health; ,f we are delicate and pass through years with sickness we 
can be saved. Many saints, as St. Gregory the Great, Lidwina, 
leresa were afflicted almost constantly with sickness and infirmities 
and yet they are in heaven. 

Once upon a time there lived a woman whose name was Hannah 
She had no children. After dinner one day she went to church, 
and there she knelt and prayed God to send her a little boy She 
prayed so hard that the tears streamed down her face. She prom- 
ised God that if He would let her have a boy, she would give him 
to the Lord, and that all the days of his life that son should work 
for Him. 

Then a wonderful thing happened. God sent Hannah what she 

££ 7r a ^ e S ° n ' ^ ShC " amed him Samue1 ' whi <* means 
asked of God As soon as he was old enough to run about, she 

took him to the church where she had prayed God to give her a 

What promise did she make when she prayed that day ? She said 




that she would give her boy to God. Now she meant to keep that 
promise. She gave him to the high-priest who lived in a room on 
one side of the beautiful church, and Samuel had a little room on 
the other side. At night there was a lighted lamp hanging in the 
church. While Samuel was sleeping the light of it grew dimmer 
and dimmer until, when the morning light came, it went out. Then 
Samuel would jump out of bed, and running to the great doors of 
the church threw them open, letting the sunshine in. That was his 
work, opening the doors in the morning and closing them at night, 
and taking care of the lamp. 

So Samuel grew older. He was a splendid boy, good and bright 
and cheerful, and everyone loved him. Now comes the best part of 
the story. 

One night the priest was lying asleep in his room on one side of 
the church, and Samuel was asleep in his little room on the other 
side. In the church it was very quiet, the lamp was burning dimly, 
though it hadn't quite gone out, when suddenly a beautiful voice 
rang through the church to Samuel's room. 

"Samuel," it said, and Samuel thought it was the priest calling 

"Here am I," he answered, and ran into the priest's room saying, 
"Here am I, for thou calledst me." "I called not," said the priest;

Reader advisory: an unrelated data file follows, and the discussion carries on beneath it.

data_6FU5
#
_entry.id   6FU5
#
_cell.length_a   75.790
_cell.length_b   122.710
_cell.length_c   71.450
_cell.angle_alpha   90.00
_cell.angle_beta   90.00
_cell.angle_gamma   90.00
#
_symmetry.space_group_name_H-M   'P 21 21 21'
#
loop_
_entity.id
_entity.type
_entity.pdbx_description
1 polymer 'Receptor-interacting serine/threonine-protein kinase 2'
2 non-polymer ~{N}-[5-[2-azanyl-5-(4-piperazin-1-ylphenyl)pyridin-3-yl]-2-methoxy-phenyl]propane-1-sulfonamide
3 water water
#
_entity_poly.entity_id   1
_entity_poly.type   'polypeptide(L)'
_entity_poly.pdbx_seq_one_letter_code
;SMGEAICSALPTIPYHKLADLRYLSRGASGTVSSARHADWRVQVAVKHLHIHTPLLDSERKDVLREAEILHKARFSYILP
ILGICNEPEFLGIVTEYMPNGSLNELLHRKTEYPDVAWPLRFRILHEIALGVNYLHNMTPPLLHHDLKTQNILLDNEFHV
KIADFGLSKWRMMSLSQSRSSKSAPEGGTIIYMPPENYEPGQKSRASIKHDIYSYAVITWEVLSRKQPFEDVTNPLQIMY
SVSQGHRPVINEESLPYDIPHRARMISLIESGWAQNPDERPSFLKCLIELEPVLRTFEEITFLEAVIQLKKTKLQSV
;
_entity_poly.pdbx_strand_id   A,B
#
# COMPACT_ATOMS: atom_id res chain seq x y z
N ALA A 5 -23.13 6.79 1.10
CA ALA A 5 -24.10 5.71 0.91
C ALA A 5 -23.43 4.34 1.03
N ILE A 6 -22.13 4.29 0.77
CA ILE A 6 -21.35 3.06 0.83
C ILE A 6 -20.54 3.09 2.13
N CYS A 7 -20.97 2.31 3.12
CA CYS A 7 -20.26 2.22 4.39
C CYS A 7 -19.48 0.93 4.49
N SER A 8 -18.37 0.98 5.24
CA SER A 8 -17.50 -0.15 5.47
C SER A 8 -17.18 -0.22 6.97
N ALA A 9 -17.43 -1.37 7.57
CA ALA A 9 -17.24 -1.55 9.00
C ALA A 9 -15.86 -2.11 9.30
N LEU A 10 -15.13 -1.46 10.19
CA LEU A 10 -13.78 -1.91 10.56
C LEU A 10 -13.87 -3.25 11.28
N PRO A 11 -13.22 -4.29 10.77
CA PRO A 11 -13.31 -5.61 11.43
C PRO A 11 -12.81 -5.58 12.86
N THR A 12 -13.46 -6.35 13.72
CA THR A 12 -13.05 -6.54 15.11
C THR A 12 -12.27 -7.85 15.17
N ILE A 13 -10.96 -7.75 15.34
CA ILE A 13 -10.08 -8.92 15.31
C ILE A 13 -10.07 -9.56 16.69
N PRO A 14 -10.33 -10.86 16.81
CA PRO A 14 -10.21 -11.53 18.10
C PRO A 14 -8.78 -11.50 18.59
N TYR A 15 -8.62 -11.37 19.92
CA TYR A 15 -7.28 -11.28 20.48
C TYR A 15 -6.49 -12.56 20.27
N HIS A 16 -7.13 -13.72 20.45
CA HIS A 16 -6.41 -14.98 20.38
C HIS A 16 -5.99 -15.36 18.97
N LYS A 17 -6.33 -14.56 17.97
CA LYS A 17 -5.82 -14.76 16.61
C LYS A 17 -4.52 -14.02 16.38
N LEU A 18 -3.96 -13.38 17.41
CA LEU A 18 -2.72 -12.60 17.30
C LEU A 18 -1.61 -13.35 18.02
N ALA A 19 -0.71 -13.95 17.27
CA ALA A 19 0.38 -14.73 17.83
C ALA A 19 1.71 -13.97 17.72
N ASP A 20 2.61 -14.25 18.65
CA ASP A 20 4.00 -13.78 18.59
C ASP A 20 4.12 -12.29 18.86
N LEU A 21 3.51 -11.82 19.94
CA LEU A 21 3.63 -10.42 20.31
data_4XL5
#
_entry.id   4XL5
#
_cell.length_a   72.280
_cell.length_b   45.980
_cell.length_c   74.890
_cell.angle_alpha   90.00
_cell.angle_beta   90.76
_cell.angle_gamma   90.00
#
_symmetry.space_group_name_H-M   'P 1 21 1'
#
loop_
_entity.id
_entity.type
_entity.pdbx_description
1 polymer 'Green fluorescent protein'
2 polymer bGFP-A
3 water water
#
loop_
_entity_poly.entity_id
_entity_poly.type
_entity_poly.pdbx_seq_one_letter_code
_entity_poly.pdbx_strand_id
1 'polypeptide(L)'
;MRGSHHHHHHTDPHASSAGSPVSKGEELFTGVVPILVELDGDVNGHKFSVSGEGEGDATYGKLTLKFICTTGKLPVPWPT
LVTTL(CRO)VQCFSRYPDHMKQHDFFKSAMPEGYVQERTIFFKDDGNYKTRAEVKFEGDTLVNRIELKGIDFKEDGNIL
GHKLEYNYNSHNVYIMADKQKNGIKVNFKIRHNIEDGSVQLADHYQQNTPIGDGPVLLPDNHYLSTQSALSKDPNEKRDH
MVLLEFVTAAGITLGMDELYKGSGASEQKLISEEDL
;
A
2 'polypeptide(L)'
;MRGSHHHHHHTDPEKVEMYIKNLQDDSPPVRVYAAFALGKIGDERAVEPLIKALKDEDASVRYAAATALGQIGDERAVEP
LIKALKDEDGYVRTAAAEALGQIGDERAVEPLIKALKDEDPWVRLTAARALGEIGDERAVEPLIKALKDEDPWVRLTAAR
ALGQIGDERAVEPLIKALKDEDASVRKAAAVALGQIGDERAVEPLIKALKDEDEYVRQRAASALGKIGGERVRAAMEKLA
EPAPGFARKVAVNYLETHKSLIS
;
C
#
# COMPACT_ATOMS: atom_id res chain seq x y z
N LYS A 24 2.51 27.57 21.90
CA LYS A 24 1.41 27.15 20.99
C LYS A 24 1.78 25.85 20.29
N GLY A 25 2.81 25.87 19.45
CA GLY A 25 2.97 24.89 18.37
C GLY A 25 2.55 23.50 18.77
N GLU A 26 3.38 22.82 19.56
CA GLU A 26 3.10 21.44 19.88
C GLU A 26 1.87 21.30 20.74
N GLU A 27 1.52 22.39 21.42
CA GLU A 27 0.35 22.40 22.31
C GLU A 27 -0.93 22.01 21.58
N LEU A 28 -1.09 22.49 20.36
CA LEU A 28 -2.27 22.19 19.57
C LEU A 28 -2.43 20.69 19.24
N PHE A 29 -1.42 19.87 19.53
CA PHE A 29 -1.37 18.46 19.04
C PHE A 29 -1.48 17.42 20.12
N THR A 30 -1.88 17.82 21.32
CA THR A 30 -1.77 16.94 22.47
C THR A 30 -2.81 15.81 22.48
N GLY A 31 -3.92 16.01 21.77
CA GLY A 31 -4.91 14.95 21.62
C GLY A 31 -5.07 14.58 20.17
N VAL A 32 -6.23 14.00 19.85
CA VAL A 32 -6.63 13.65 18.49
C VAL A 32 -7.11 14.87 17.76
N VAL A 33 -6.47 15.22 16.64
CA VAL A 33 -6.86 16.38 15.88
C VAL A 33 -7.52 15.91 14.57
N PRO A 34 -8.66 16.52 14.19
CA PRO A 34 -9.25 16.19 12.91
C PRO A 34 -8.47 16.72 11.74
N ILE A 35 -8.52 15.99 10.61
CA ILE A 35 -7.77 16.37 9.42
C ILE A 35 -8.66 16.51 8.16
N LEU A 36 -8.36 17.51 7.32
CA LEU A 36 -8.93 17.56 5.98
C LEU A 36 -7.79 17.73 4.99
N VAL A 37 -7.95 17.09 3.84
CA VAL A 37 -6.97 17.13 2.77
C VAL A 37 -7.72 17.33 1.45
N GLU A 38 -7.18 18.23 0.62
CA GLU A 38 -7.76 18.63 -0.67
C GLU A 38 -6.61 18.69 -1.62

"lie down again." So the boy went back to bed. 

Then again the voice came, saying: "Samuel." Whose voice do 
you suppose it was ? It was God's voice, speaking to Samuel, but 
Samuel did not know it was, and again he ran to the priest saying : 
"Here am I, for thou didst call me," and the priest said : "No I 
called not, my boy, lie down again." 

When it was all quiet, God spoke a third time: "Samuel." This 
time when Samuel ran to the priest saying : "Here am I, for thou 
didst call me," the priest knew it must be the Lord who called. 

"Go lie down," he said to the little boy; "and if God calls thee 
again, say : 'Speak Lord, for Thy servant heareth.' " 

So Samuel went back to his room and lay down, and soon God's 
voice sounded again, calling: "Samuel, Samuel," and little Samuel, 


kneeling at the foot of his bed, said : "Speak, Lord, for Thy servant 
heareth." Then God talked to him and told him what he wanted 
him to do. Wasn't that wonderful to have God c6me and talk to a 
little boy, just as if your father were sitting here talking to you! 

God is as near as that to everyone of us ; we cannot hear Him as 
Samuel could, but He hears us and wants us to work for Him as 
Samuel did. We cannot open church doors, or take care of church 
lamps, but we can help our mothers and assist our companions in 
many ways for God. And some day when we go to heaven we shall 
hear Him calling us by our names — that same beautiful voice that 
called "Samuel, Samuel." 

I need not tell you, my dear children, that we are bound by every 
title to do the Holy and Adorable Will of God, whenever we can 
discover it. He is our sovereign Lord and Master; but He would 
rather we should try to do His Will, because He is our tender and 
loving father. Moreover, we have the happiness of knowing that, 
when we are doing the will of God, we are working out our own 
salvation, for God has made our eternal happiness in the next world 
to depend upon doing His Holy Will in this. 

How, then, you will ask, are we to know what the Will of God 
is; for if we can only find that out, the road to heaven is straight 
before us. Listen and I will tell you. 

God makes His Will known by all that happens to us, since all 
that happens in this world happens by God's direct sending, or by 
His permission. Thus if sickness comes to us we know that it is 
God who has sent it; if we lose some dear friend or relative by 
death, we know that it is God who has taken him away; and if we 
are ill-treated or badly spoken of, we know that, though this seems 
to come from our neighbor, still it has happened to us by God's 
special permission, and that He has some good design in permitting 
it to befall us. 

We have opportunities every moment of gaining immense merit